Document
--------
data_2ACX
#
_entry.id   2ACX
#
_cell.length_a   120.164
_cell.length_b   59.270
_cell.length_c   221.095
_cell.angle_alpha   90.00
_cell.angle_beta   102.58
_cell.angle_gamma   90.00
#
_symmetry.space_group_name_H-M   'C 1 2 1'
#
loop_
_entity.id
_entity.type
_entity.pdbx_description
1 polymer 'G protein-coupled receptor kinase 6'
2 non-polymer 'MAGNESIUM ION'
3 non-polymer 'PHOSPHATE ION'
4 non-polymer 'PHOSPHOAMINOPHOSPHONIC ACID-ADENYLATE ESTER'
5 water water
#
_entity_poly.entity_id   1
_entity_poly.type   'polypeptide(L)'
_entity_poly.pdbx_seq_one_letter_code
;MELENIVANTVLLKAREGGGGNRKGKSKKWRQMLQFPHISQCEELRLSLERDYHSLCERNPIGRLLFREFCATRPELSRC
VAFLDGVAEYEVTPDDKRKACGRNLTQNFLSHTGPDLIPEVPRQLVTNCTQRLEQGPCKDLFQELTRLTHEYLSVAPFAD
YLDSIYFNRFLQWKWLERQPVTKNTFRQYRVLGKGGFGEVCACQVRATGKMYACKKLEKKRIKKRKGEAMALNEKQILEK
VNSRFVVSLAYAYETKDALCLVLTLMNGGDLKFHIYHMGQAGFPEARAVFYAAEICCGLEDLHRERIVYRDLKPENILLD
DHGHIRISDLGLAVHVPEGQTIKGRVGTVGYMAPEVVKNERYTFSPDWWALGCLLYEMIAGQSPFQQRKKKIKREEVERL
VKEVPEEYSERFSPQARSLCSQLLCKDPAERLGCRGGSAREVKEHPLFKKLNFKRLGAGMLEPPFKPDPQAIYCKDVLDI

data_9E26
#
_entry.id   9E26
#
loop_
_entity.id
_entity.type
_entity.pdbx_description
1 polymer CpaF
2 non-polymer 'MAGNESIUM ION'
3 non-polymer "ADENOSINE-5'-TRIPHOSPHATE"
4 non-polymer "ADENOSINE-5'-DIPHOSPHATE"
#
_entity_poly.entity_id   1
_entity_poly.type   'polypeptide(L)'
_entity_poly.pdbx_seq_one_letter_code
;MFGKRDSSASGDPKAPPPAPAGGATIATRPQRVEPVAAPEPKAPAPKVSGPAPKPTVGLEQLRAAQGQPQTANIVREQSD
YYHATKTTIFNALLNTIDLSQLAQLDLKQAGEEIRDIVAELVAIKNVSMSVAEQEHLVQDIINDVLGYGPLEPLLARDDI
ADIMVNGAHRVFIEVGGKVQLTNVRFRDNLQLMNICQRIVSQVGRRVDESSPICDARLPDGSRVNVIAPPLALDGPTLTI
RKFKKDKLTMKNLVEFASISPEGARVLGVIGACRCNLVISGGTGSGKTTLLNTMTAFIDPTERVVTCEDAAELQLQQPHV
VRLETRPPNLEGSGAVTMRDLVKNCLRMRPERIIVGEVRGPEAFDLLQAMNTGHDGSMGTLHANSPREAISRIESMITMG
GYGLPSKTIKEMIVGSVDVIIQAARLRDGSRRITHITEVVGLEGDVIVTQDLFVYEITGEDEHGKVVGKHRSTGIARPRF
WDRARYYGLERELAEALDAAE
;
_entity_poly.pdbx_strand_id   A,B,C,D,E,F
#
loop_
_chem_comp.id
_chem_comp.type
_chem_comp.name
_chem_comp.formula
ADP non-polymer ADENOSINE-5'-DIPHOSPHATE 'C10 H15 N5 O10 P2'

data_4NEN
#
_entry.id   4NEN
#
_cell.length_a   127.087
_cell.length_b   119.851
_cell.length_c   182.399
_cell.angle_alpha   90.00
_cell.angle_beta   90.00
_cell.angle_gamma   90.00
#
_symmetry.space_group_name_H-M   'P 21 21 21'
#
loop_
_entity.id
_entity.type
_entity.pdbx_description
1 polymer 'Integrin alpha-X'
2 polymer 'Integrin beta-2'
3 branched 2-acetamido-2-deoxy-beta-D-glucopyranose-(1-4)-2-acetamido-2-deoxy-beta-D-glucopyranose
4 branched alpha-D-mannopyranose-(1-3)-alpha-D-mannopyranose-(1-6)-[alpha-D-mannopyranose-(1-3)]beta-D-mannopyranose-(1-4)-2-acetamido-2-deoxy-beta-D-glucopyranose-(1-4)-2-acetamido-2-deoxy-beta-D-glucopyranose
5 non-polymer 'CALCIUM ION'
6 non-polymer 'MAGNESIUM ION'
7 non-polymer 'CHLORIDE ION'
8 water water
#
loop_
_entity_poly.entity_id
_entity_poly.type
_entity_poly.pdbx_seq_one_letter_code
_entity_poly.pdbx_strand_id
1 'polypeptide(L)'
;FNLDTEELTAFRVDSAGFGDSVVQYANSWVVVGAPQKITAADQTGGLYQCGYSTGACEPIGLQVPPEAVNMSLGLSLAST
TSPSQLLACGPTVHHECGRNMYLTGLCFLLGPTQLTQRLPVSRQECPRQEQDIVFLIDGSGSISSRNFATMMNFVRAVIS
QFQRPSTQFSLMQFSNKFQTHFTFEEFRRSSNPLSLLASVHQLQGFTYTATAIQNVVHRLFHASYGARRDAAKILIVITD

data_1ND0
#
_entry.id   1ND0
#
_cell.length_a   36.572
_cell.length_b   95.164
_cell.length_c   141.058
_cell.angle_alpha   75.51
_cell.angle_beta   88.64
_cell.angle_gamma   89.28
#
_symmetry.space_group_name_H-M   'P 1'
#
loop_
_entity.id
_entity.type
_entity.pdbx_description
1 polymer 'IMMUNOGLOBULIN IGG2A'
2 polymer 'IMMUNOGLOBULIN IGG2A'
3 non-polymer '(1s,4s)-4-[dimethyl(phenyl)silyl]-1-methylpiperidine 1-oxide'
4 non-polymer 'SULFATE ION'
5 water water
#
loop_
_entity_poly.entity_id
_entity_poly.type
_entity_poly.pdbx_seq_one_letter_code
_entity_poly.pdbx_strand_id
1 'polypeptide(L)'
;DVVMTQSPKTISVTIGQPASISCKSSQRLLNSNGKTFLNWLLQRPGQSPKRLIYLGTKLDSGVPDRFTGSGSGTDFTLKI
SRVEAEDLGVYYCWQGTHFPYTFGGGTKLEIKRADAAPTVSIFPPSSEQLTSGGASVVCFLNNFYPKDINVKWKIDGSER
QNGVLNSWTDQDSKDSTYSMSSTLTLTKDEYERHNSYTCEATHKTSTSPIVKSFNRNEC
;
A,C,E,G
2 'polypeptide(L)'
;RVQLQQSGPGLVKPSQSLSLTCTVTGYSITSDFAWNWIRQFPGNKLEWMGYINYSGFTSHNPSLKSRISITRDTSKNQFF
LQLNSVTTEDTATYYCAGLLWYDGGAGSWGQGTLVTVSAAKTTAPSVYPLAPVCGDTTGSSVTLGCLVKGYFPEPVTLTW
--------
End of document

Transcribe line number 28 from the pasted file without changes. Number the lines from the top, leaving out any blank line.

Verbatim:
VAFLDGVAEYEVTPDDKRKACGRNLTQNFLSHTGPDLIPEVPRQLVTNCTQRLEQGPCKDLFQELTRLTHEYLSVAPFAD